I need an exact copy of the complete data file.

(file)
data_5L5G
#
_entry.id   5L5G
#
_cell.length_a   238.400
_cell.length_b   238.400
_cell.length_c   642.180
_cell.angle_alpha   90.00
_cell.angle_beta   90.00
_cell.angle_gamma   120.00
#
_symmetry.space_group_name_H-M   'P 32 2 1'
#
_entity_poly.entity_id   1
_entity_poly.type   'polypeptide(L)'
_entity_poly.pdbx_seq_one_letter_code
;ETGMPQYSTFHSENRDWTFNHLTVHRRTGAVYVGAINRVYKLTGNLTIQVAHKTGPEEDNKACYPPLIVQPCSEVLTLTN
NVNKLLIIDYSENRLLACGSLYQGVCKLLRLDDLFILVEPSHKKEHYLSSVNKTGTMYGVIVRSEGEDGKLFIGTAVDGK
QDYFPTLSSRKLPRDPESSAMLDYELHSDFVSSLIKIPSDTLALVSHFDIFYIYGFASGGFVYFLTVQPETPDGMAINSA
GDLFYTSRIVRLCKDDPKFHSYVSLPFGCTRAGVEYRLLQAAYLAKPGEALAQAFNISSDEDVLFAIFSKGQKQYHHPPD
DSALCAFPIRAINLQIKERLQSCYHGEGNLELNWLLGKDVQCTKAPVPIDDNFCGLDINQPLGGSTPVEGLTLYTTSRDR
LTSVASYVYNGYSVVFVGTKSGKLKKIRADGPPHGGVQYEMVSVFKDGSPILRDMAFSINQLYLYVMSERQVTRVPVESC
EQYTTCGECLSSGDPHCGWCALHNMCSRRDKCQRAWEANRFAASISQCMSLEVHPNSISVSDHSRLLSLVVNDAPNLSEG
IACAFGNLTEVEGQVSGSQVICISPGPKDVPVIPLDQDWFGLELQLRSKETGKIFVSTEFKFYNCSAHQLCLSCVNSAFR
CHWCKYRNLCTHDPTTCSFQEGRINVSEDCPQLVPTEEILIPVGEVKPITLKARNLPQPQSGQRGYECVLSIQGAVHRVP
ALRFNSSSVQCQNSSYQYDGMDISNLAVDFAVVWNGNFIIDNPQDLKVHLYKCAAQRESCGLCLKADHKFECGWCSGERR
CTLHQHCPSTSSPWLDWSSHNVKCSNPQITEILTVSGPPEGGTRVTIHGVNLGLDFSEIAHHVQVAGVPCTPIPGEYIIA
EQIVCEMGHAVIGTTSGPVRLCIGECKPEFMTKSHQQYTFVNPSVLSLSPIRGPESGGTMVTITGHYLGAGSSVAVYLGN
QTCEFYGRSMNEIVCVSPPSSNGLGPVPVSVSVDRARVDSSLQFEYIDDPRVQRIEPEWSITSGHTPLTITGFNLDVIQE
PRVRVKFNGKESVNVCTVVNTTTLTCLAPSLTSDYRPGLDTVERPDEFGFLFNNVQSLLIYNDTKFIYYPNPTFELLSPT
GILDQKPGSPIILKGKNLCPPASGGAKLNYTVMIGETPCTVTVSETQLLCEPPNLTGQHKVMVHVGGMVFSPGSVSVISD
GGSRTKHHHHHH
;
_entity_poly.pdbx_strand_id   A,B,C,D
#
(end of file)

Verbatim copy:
data_5L5G
#
_entry.id   5L5G
#
_cell.length_a   238.400
_cell.length_b   238.400
_cell.length_c   642.180
_cell.angle_alpha   90.00
_cell.angle_beta   90.00
_cell.angle_gamma   120.00
#
_symmetry.space_group_name_H-M   'P 32 2 1'
#
_entity_poly.entity_id   1
_entity_poly.type   'polypeptide(L)'
_entity_poly.pdbx_seq_one_letter_code
;ETGMPQYSTFHSENRDWTFNHLTVHRRTGAVYVGAINRVYKLTGNLTIQVAHKTGPEEDNKACYPPLIVQPCSEVLTLTN
NVNKLLIIDYSENRLLACGSLYQGVCKLLRLDDLFILVEPSHKKEHYLSSVNKTGTMYGVIVRSEGEDGKLFIGTAVDGK
QDYFPTLSSRKLPRDPESSAMLDYELHSDFVSSLIKIPSDTLALVSHFDIFYIYGFASGGFVYFLTVQPETPDGMAINSA
GDLFYTSRIVRLCKDDPKFHSYVSLPFGCTRAGVEYRLLQAAYLAKPGEALAQAFNISSDEDVLFAIFSKGQKQYHHPPD
DSALCAFPIRAINLQIKERLQSCYHGEGNLELNWLLGKDVQCTKAPVPIDDNFCGLDINQPLGGSTPVEGLTLYTTSRDR
LTSVASYVYNGYSVVFVGTKSGKLKKIRADGPPHGGVQYEMVSVFKDGSPILRDMAFSINQLYLYVMSERQVTRVPVESC
EQYTTCGECLSSGDPHCGWCALHNMCSRRDKCQRAWEANRFAASISQCMSLEVHPNSISVSDHSRLLSLVVNDAPNLSEG
IACAFGNLTEVEGQVSGSQVICISPGPKDVPVIPLDQDWFGLELQLRSKETGKIFVSTEFKFYNCSAHQLCLSCVNSAFR
CHWCKYRNLCTHDPTTCSFQEGRINVSEDCPQLVPTEEILIPVGEVKPITLKARNLPQPQSGQRGYECVLSIQGAVHRVP
ALRFNSSSVQCQNSSYQYDGMDISNLAVDFAVVWNGNFIIDNPQDLKVHLYKCAAQRESCGLCLKADHKFECGWCSGERR
CTLHQHCPSTSSPWLDWSSHNVKCSNPQITEILTVSGPPEGGTRVTIHGVNLGLDFSEIAHHVQVAGVPCTPIPGEYIIA
EQIVCEMGHAVIGTTSGPVRLCIGECKPEFMTKSHQQYTFVNPSVLSLSPIRGPESGGTMVTITGHYLGAGSSVAVYLGN
QTCEFYGRSMNEIVCVSPPSSNGLGPVPVSVSVDRARVDSSLQFEYIDDPRVQRIEPEWSITSGHTPLTITGFNLDVIQE
PRVRVKFNGKESVNVCTVVNTTTLTCLAPSLTSDYRPGLDTVERPDEFGFLFNNVQSLLIYNDTKFIYYPNPTFELLSPT
GILDQKPGSPIILKGKNLCPPASGGAKLNYTVMIGETPCTVTVSETQLLCEPPNLTGQHKVMVHVGGMVFSPGSVSVISD
GGSRTKHHHHHH
;
_entity_poly.pdbx_strand_id   A,B,C,D
#